Two years after I got my wifi iPad mini in Norfolk, I’ve occasionally been running up against the limitations of its older hardware and lack of cellular data. Essentially the iPad mini is a smaller iPad 2, with the same A5 processor and only incremental upgrades from the iPad 2’s system. While that’s continued to mostly suffice for my portable computing needs — as long as I don’t open too many tabs in Safari or play Infinity Blade for too long — I’ve been wanting a little more processing power with cellular data for travel. Tethering with my iPhone has proven horribly unreliable, and I want to get prepaid cellular data on another network from my mobile phone plan to provide backup data access on a network with better coverage.
I planned to wait and see if Apple’s next iPad mini would offer improvements over their Retina model — and was sorely disappointed when the Oct 2014 keynote introduced an iPad mini with TouchID and ApplePay, but not even a spec bump. It seems Apple would rather focus on larger devices first, treating the Mini line as an afterthought. While I do want TouchID, I don’t want it badly enough to pay over $100 extra for just that on the same hardware as last year.
So I hit Craigslist instead, and found a seller with a lightly used 32GB Cellular Retina iPad mini 2 for $360, pretty cheap, with 2 years of Applecare still left on it. Good deal on a good device, with Verizon LTE for mobile data. One catch: the nano SIM for the prepaid mobile plan was deactivated, and Verizon makes it very difficult, even impossible, to replace the SIM in-store if you want to stay prepaid. Store rep in DC flat out told me that he’s not allowed to sell new SIMs to customers without a new device or postpaid plan, so I ended up going to a third-party mobile seller on eBay for an unactivated Verizon nano SIM. Once inserted, however, setting up prepaid was quick and straightforward.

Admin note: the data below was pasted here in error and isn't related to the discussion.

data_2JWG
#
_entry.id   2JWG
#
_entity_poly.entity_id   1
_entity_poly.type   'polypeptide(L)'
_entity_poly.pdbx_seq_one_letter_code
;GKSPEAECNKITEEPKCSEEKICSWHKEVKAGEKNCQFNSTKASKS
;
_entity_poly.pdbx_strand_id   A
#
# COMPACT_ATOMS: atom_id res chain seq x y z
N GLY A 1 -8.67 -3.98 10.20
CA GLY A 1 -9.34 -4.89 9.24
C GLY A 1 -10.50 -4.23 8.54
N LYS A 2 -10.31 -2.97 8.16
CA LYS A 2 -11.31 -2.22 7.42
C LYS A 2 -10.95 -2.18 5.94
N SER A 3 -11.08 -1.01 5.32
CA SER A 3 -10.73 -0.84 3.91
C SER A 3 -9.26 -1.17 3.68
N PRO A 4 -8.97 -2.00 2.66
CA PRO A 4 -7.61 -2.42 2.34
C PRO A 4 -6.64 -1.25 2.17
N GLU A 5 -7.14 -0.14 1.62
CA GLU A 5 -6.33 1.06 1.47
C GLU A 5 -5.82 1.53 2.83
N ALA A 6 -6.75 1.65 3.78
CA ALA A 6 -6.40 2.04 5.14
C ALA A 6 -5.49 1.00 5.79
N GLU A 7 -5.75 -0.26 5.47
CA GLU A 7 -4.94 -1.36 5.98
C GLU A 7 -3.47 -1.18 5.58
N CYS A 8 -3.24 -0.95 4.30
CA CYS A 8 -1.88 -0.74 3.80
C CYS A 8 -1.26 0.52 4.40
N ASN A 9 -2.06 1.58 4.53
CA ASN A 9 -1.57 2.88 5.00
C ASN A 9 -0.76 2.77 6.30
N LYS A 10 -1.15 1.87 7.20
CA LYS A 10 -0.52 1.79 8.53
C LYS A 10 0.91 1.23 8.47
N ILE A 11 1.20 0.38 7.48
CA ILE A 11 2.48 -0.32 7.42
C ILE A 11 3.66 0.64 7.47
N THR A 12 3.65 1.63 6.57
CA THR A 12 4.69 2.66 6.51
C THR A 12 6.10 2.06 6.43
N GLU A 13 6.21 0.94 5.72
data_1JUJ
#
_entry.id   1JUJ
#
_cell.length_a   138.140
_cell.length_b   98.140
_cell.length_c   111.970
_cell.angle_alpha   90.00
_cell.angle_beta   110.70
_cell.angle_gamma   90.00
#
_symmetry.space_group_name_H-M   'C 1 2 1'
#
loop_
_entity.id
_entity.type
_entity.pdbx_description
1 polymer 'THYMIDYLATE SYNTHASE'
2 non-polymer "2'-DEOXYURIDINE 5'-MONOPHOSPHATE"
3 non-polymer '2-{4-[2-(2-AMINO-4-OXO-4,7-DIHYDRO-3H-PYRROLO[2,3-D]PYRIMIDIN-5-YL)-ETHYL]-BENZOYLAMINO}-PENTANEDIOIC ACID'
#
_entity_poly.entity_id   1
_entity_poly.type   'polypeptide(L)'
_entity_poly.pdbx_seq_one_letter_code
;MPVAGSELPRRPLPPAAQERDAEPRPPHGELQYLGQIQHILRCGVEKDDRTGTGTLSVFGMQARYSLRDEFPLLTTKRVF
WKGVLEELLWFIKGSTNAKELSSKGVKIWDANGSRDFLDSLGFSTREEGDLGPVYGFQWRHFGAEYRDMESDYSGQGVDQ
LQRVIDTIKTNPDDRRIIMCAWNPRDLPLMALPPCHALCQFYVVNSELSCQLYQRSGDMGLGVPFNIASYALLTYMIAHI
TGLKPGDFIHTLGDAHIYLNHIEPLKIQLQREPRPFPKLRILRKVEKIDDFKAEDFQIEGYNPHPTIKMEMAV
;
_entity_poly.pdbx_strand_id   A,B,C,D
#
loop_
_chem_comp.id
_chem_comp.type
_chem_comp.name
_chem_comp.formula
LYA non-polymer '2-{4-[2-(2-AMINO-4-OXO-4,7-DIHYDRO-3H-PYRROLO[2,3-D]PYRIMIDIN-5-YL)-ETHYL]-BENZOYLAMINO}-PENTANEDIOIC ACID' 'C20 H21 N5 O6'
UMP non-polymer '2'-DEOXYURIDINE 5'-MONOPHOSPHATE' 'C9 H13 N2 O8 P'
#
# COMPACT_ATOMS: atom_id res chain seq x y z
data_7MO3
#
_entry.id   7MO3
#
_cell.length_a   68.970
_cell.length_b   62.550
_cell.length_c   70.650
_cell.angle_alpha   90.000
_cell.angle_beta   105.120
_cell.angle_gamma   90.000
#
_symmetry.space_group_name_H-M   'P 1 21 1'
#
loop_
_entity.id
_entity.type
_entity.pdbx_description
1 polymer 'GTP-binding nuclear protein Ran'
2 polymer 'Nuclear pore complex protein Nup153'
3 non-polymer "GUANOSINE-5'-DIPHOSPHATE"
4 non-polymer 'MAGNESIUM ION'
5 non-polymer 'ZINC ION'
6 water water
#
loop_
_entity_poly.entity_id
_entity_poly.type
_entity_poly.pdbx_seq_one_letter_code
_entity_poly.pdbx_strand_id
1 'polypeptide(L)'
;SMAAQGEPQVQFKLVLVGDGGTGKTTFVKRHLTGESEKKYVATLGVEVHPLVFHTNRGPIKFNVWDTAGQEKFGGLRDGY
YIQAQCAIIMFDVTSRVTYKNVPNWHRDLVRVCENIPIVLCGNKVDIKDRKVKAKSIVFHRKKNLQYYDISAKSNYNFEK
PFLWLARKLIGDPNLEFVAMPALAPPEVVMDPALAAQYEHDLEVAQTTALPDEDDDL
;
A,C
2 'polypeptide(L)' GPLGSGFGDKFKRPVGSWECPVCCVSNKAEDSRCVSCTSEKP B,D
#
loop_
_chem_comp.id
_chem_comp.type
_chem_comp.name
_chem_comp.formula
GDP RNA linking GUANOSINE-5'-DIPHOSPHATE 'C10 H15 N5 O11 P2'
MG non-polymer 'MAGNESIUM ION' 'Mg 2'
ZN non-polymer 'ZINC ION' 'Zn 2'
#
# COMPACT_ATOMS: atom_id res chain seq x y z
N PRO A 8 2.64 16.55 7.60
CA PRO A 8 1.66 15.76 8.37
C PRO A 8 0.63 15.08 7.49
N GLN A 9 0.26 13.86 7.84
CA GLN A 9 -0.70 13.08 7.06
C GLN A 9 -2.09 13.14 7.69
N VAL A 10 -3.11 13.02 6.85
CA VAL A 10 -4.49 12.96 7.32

I’ve wrapped it in the same backshell and smart cover as the old iPad mini, and topped the screen with a cheap but clear “Gtopin” tempered glass shield. It’s mostly an incremental upgrade with a year-old device, and that’s at least another year or two that I’ll be tapping in a PIN rather than scanning a fingerprint, but I paid about half the price of a matching* brand new iPad mini 3 with Applecare, so I’m happy and this will do for now.
* Price point matching for second level storage, anyway. Somewhat annoyed at the jump from 32GB to 64GB for next step above base.
It’s a bit outdated as of iOS 8, but here’s an actual Apple Store Genius’s guide to improving battery life on your iPhone or iPad. Most useful tip has been to turn off Location Services and Background App Refresh for the Facebook app, which not only slowed battery drain but actually caused the battery percentage to jump.
Of course there’s also the official Apple guide to maximizing battery performance.
And if you were interested in the life of an Apple genius at all, there’s McSweeney’s Retail Therapy: Inside the Apple Store series, and words store staff can’t say to customers.
While out in Chincoteague last weekend I was eager to take advantage of the clear, dark night sky to get my first photos of the Milky Way with the NEX3 and VCLECF1 lens. Our galaxy did not disappoint.